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Product of the Month: Organ Chorales of Samuel Scheidt

The forty-nine preludes in Organ Chorales of Samuel Scheidt come from the original 1650 publication Das Görlitzer Tabulaturbuch. After careful and reserved editing, these classic chorales now are matched perfectly to the keys and versions of tunes found in modern Lutheran hymnals, but they still let Scheidt be Scheidt. Learn more about the new collection here and preview the settings!

The Original Collection: Das Görlitzer Tabulaturbuch

Samuel Scheidt was a prominent composer in seventeenth-century Germany. He is well known for his organ music and for adopting a new form of notation that put the melody in the top voice. Das Görlitzer Tabulaturbuch was his last publication, containing one hundred organ chorales in four-part harmonizations.

These chorales are a core part of Lutheranism’s musical heritage. According to Carl Schalk’s research in Music in Early Lutheranism, Das Görlitzer Tabulaturbuch was “ordered according to the church year and Luther’s catechism. . . . The settings in this collection, Scheidt says in the foreword to this publication, were ‘for organists to play with Christian congregations’—that is, they were used not as accompaniment for congregational singing, but as organ settings in alternation with the singing of the chorales by the congregation.”

How We Edited the New Collection

With the new collection, Organ Chorales of Samuel Scheidt, editor Steven Rhode strove to edit and arrange the chorales for practical, modern use, but ultimately to be respectful of Scheidt’s work. These were the only changes he made during the editing process:

  • Keys were edited to match those used today
  • Note values were edited to align with those employed in today’s Lutheran hymnals
  • Arrangements were edited to accommodate the melodic changes that have taken place over time

To keep the collection as useful as possible for today’s church musicians, Rhode included only the chorales that have tunes still used in current Lutheran hymnals. And to keep the collection true to Scheidt’s original work, he left out chorales where the tune employed today is so radically different from Scheidt’s day as to require extensive rewriting of the harmonization.

Listen to the setting below to get a feel for the pieces in this new edition.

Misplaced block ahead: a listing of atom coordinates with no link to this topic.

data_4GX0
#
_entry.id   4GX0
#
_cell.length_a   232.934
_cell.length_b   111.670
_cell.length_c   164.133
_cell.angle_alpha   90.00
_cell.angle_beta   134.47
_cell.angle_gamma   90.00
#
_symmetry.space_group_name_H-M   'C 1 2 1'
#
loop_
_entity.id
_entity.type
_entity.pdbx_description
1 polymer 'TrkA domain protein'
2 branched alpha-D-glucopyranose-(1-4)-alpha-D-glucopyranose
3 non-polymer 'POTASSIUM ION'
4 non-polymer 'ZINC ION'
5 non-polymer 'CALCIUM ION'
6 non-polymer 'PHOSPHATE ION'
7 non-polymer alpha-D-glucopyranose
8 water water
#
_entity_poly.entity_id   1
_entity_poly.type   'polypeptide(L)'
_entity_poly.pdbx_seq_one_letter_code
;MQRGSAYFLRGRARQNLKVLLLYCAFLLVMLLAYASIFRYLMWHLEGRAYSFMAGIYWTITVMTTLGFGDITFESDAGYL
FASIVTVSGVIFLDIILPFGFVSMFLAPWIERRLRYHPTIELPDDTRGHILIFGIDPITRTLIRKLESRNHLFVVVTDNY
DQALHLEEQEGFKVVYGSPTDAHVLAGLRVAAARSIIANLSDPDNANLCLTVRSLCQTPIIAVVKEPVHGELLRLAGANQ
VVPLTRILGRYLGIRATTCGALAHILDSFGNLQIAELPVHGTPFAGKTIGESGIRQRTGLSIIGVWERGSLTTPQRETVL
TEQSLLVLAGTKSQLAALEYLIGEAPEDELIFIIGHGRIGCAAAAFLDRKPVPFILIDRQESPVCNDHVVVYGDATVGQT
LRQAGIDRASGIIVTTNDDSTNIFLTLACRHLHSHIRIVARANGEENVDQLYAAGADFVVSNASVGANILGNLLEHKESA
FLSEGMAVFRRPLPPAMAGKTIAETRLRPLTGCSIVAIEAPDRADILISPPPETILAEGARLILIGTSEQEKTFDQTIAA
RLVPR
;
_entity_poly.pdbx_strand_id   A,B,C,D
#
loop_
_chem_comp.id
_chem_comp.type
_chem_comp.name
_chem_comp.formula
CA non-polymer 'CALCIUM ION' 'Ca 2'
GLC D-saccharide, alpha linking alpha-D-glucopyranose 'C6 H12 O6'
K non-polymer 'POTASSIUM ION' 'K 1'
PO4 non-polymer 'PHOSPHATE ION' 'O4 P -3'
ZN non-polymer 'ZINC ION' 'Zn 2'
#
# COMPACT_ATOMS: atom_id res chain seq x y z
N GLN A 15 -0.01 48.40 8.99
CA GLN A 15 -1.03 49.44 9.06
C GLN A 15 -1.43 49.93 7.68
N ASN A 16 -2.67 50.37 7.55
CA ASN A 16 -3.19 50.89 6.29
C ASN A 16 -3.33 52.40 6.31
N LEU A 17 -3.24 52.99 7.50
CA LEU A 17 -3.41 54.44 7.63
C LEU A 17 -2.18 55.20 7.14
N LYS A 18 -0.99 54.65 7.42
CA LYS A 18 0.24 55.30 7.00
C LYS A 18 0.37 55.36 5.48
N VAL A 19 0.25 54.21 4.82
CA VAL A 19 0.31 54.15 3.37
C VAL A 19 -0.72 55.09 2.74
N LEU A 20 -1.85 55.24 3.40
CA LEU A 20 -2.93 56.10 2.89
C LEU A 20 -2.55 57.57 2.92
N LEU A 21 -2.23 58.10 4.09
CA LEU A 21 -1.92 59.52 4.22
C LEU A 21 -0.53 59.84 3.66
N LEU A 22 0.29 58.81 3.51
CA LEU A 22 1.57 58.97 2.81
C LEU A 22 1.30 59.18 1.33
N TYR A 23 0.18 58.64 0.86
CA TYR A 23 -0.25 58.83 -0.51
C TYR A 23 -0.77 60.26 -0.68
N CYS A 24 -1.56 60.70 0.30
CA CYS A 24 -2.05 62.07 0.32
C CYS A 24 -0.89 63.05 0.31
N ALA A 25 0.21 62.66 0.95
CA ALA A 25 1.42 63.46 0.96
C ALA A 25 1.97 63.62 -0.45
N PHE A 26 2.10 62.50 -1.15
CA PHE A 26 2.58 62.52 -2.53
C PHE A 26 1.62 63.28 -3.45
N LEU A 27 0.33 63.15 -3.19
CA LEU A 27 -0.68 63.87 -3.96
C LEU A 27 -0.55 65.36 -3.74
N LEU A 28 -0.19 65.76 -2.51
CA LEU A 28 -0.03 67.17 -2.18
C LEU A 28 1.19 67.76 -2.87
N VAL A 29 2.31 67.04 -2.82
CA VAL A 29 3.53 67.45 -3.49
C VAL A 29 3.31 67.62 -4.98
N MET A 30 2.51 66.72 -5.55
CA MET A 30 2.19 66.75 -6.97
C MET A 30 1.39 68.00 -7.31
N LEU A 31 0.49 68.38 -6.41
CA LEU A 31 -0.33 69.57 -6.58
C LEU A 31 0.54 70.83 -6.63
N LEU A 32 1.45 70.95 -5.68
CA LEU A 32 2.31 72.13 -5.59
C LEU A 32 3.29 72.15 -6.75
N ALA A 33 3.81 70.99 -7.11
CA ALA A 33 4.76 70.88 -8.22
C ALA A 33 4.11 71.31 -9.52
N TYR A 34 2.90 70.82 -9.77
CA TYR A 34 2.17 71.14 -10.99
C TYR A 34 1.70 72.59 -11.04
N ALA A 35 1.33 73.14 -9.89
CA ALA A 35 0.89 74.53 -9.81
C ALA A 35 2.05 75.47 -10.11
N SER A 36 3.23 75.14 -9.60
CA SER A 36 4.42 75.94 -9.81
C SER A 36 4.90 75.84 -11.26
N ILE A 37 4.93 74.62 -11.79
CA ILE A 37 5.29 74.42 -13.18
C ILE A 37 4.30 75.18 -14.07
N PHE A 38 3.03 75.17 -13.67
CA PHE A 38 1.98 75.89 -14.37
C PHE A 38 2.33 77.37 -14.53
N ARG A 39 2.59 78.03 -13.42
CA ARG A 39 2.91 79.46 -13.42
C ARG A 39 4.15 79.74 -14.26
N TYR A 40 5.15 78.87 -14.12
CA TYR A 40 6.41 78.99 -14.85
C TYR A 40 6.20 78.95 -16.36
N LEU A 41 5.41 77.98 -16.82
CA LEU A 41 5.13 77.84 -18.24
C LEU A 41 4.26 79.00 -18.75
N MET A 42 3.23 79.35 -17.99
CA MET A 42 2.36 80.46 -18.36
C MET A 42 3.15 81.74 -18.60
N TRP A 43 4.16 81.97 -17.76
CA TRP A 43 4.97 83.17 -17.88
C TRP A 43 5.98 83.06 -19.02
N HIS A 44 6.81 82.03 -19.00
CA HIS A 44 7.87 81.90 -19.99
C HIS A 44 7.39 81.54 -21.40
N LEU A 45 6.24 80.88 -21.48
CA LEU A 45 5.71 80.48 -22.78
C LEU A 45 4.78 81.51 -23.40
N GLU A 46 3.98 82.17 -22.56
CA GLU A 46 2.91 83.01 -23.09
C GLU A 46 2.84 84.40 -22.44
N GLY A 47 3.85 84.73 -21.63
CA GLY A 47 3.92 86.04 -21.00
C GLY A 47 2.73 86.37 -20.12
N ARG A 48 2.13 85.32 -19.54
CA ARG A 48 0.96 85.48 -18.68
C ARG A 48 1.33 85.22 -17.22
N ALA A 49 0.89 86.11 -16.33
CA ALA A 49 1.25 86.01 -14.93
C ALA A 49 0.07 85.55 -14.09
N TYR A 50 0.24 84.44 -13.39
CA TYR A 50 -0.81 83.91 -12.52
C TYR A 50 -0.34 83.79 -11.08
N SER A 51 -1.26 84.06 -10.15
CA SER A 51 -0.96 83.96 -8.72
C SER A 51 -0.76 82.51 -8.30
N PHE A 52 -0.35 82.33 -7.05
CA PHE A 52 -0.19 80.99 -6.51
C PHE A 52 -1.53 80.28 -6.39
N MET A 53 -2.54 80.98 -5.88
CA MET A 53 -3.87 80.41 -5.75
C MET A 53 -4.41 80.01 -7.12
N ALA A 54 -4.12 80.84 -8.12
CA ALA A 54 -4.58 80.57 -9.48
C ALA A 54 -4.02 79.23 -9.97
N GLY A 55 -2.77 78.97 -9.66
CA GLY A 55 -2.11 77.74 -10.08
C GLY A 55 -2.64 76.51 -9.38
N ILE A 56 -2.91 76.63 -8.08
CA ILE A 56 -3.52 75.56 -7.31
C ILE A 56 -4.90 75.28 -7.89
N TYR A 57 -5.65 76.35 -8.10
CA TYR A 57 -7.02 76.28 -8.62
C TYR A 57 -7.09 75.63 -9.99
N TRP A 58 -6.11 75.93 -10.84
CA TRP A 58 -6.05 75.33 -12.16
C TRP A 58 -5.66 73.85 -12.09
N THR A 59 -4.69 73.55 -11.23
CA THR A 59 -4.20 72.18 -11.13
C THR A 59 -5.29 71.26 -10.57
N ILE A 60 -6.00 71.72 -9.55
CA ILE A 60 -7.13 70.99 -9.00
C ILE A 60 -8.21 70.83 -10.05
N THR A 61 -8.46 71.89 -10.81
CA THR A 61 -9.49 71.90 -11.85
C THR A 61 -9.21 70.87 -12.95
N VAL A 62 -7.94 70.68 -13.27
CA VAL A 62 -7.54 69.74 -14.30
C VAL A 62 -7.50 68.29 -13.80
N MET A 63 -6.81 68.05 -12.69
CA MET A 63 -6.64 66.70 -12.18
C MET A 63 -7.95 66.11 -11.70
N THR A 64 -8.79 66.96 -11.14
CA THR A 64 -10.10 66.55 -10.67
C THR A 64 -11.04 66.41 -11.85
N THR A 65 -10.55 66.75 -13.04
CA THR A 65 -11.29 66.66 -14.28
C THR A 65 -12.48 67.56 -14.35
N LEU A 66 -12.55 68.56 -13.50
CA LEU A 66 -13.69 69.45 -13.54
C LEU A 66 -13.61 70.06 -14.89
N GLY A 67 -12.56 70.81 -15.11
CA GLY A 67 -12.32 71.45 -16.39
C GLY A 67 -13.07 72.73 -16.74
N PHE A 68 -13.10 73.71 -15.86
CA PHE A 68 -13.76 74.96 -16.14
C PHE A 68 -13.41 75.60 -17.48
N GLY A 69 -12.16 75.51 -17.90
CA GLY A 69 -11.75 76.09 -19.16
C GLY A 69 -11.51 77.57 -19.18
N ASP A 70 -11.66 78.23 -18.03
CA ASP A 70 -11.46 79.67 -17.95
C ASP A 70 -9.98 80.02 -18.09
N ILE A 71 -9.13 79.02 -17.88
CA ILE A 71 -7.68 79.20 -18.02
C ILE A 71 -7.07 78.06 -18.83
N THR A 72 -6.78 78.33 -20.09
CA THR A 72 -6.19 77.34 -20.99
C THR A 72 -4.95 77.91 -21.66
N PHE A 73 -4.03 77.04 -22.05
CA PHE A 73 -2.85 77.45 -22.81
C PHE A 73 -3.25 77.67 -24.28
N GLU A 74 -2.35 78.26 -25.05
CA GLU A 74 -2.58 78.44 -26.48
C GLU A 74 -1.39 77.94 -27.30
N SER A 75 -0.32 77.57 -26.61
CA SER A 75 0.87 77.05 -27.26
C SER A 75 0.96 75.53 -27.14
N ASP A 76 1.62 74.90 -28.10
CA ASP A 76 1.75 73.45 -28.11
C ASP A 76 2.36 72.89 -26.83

Settings as Fresh as They’ve Always Been

Scheidt’s original settings possess a timeless quality that warrants them a place in the worship life of today. Centuries after they were written, the settings still make excellent preludes for organists to use during worship. Music directors also can expand from the original purpose of the settings and use them as alternate accompaniments for congregational singing.

In Organ Chorales of Samuel Scheidt, you’ll find the settings organized alphabetically by hymn tune. The table of contents also lists the pieces by hymn title to make it easy for you to find what you need. For chorales with hymns that vary slightly between publications, a note indicates whether the piece is compatible with Lutheran Service Book or Christian Worship. So no matter how you use the chorales, we hope you and your congregation enjoy them as much as we enjoyed preparing them for you!


Preview the settings in Organ Chorales of Samuel Scheidt now.

Preview Settings

 

Quote from pages 143–44 in Music in Early Lutheranism © 2001 Carl Schalk. Published by Concordia Academic Press, a division of Concordia Publishing House. All rights reserved.

Written by

Mark Knickelbein

Mark Knickelbein is editor of music/worship at Concordia Publishing House and an active composer and church musician. His compositional focus is on choral, piano, and organ church music. He has a Bachelor of Science in education from Martin Luther College, New Ulm, MN, and a Master of Arts in music from Concordia University Chicago. He previously served Trinity Lutheran in Kaukauna, WI, as principal, teacher, organist, and choir director.

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